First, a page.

Beyond that, I'll simply agree with many of the comments that my colleagues here have mentioned already this week. The way we writers incorporate research into our stories should never bore or burden, and a little goes a long ways.
On the Road with Del & LouiseIn another direction, just a quick bit of news. My forthcoming debut book, On the Road with Del & Louise: A Novel in Stories, to be published September 15 by Henery Press, is now up for pre-order at many places, including at my own local independent bookstore, One More Page Books and More in Arlington, VA, which will be hosting my book launch on Saturday, September 19.
Click any of the links below to pre-order—or if you want to save your money, you can first try to win an advance copy through my Goodreads giveaway, running now through Sunday at midnight.
One More Page (pick-up): https://squareup.com/market/one-more-page/on-the-road-with-del-and-louise-signed-store-pick-up
One More Page (shipped): https://squareup.com/market/one-more-page/on-the-road-with-del-and-louise-signed-by-art-taylor-to-be-mailed
Thursday, June 25, 2015
Sometimes you become so interested in the research for your book that it takes over the story. What do you do to keep it from becoming a treatise that only serves to make your readers’ eyes close with boredom?
Some people, old roommates mostly, call me lazy. I prefer the term efficient. I don’t like waste, be it energy, food, money, brainpower, or time (especially food).
I know a lot of writers enjoy spelunking in the proverbial stacks, unearthing long-forgotten historical tomes. Their jaws drop in wonder at a newly-discovered journal from the 1300’s or a never-before-seen map of the ancient Roman empire.
I’m not one of them. I strive to do exactly as much research as necessary and not one iota more. I don’t think I’ve ever been accused of including too much research in any of my books or stories. Ever. Really, EVER.
Readers don’t need to know how the sausage is made. They just need to know that one of my characters has stopped at a street vendor to get a delicious brat on a bun.
Don’t get me wrong, I work hard to make sure that what I write is as accurate as possible and, in order to do that, research must be conducted. It’s just not my favorite thing. That’s why I rarely worry about bombarding my readers with all kinds of arcane knowledge. I try to give them just what they need to understand whatever is going on in my book.
I operate on a simple plan: if it serves the story, it goes in.
If it doesn’t, it doesn’t.
Still a few more days left in Amazon’s The Big Deal sale! More than 350 Kindle books for up to 85% off, including RUNNING FROM THE PAST for only $1.99!
Wednesday, June 24, 2015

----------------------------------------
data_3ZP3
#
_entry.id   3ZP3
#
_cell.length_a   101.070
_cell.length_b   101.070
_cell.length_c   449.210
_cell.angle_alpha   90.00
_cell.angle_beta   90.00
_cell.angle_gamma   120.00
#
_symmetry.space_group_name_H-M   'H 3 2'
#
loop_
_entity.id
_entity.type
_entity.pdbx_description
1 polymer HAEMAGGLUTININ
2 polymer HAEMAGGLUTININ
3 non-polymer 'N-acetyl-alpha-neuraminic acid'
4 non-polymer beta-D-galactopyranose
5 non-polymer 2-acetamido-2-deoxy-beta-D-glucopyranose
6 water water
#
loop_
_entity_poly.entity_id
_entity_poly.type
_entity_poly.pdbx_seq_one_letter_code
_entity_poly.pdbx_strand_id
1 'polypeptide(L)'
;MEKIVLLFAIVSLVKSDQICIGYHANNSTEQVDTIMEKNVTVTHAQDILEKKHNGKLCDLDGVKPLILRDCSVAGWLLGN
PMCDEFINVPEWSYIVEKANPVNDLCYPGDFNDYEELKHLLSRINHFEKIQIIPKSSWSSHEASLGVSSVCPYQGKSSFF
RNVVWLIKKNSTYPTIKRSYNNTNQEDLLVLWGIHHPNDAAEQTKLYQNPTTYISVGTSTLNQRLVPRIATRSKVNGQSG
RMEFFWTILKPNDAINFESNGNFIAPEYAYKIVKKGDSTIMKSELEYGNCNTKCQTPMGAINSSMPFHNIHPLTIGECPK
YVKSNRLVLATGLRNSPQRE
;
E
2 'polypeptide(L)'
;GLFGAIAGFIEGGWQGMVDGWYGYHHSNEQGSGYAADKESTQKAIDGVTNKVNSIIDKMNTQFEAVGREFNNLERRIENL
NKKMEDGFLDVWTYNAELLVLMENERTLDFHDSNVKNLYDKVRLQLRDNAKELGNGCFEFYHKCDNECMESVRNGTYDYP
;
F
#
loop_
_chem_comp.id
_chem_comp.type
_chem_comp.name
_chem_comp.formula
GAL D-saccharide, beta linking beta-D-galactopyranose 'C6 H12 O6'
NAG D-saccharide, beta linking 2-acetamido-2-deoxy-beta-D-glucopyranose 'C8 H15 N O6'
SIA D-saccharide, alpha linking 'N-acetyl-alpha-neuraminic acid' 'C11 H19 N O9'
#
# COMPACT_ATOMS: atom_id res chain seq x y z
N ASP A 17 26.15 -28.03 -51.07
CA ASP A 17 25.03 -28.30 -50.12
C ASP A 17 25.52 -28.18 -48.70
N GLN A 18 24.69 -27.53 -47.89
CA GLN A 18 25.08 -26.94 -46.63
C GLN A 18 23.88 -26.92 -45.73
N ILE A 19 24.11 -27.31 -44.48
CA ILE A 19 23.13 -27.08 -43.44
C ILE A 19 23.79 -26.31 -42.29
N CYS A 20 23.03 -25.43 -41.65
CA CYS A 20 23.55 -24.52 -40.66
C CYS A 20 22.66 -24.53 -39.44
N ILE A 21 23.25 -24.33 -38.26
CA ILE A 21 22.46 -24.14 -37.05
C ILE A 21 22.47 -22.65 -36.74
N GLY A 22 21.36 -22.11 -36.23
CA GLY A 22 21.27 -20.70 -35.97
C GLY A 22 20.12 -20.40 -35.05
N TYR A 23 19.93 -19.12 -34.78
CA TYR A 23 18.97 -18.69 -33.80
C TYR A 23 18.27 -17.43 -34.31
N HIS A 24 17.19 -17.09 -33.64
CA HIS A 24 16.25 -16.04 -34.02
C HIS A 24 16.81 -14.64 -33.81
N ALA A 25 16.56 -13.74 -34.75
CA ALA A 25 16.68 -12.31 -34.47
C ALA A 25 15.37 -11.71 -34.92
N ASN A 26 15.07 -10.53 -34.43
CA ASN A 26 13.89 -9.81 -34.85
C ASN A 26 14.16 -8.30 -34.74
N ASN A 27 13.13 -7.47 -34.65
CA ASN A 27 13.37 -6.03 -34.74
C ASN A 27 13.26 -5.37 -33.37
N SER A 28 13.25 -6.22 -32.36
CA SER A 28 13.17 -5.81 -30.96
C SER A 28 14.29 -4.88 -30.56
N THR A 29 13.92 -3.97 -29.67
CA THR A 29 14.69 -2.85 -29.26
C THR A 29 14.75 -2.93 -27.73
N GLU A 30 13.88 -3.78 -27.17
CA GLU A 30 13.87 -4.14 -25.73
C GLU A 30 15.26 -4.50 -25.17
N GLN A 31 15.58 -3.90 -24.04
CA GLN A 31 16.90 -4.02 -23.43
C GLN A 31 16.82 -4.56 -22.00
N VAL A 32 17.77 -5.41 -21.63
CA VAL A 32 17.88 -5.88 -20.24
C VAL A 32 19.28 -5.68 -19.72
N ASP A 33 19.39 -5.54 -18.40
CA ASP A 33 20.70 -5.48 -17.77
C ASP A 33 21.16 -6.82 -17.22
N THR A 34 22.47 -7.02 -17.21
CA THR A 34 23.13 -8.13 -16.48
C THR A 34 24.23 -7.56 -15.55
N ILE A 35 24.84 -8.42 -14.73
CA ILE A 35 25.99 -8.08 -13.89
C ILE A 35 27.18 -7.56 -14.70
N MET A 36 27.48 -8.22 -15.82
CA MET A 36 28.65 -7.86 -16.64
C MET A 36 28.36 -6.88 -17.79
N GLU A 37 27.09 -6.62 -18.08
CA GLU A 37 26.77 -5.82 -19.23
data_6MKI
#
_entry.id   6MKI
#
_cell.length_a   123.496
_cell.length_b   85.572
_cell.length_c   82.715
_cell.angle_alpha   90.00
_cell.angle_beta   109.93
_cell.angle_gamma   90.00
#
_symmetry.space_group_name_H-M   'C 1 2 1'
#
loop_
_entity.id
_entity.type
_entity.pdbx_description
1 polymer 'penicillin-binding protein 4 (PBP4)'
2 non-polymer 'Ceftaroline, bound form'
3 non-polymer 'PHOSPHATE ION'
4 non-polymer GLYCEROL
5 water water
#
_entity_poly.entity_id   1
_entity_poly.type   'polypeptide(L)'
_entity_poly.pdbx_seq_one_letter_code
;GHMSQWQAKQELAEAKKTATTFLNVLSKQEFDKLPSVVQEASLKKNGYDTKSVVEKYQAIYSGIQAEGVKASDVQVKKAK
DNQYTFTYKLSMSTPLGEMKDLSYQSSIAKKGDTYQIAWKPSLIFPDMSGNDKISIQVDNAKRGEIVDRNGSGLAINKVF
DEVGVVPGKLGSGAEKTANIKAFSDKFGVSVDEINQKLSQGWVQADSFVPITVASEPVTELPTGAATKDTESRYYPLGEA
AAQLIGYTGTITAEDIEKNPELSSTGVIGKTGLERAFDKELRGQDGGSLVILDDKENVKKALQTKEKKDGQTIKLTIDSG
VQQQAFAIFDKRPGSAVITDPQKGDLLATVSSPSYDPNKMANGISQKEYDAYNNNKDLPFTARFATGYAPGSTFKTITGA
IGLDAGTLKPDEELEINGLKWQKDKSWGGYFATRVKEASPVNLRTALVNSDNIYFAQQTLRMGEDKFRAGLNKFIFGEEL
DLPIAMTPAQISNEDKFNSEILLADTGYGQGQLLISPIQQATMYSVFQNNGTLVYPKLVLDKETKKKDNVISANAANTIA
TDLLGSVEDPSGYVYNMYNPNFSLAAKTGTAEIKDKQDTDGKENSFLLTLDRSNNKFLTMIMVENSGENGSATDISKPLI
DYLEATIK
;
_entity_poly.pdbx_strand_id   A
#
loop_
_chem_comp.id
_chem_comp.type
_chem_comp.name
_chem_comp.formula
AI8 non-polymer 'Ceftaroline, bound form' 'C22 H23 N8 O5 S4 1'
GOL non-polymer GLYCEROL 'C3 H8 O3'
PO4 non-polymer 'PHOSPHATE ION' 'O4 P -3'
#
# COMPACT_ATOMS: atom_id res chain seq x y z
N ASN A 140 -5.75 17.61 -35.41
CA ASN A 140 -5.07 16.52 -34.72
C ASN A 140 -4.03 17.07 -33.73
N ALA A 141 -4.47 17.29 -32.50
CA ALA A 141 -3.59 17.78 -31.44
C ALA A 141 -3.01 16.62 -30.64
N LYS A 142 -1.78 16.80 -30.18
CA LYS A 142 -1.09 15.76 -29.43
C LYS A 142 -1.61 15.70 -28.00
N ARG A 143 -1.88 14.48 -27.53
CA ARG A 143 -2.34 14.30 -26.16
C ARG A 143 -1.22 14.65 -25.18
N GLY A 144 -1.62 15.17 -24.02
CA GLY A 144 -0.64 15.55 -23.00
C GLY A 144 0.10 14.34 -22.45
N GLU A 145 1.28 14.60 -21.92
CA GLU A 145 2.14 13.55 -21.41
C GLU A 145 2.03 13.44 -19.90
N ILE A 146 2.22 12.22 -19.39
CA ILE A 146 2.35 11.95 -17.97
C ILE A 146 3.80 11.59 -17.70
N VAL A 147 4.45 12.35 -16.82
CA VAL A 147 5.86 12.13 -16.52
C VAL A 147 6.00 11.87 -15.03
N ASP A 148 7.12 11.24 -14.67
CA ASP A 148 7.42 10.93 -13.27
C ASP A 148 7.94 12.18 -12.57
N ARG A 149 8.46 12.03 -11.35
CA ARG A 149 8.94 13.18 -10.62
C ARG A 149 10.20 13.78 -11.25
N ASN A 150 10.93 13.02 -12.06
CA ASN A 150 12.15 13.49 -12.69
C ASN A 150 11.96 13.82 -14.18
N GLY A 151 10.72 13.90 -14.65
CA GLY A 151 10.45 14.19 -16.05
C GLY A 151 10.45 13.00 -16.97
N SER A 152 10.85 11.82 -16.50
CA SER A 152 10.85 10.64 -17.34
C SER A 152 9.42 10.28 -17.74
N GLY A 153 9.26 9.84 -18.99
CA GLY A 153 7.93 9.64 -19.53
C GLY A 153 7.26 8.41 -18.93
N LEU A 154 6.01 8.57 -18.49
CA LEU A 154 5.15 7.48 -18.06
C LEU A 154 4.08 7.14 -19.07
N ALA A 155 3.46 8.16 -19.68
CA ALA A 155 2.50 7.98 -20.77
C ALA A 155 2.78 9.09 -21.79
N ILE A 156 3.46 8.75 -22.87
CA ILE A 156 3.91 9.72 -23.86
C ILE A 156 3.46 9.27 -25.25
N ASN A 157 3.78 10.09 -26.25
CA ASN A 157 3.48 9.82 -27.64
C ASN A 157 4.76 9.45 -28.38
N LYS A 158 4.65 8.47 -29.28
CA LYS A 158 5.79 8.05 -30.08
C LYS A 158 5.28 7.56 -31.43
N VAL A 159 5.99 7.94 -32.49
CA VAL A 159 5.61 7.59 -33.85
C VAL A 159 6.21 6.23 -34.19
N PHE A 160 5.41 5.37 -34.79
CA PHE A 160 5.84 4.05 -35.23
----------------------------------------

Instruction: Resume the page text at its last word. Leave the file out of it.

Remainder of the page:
Tuesday, June 23, 2015
Monday, June 22, 2015
by Meredith Cole
It's easy to get distracted when you're writing. Sometimes, instead of actually fixing a plot point that doesn't work at all, you can find yourself distracted by research. You dig deep to find out everything there is to know about a certain gun or traffic patterns in the city where your book is set. The next thing you know, you have enough for a non-fiction book on the topic and you've completely neglected your fiction altogether.
So how do you show your reader that you know your stuff without boring them completely? I think the secret is in the details you sprinkle throughout your story. If the details that are relevant to your story ring true, your reader will be right there with you. But if you're heavy handed with the details and interrupt the story to explain something for pages and pages (just to show them that you know your stuff) you'll lose them. Eventually, too, you have to leave the research behind and take a leap into the unknown and enter the world you've created.
Right now I'm grappling with the question of how much research is enough and how much is too much with my current book. It's set in 1951 in a small town. I've been surprised by how much 1951 was similar to the way we live today (cars, refrigerators, telephones, television...). But the difference really is in the details. The prices of things. The language. The options for women. I've done far more research on bank security and details on life in the 1950's than will ever make it to the final pages. But hopefully when you read it, it will feel right to you and the story will suck you in. And then I can feel like I've done my job.
Friday, June 19, 2015
Those in the writing know often suggest that writers prepare character profiles for each of their major characters. If you follow this approach, what do you tend to highlight? And if not, how do you keep track of your characters as the story progresses?
Before I respond to the question, from the Official Department of BSP: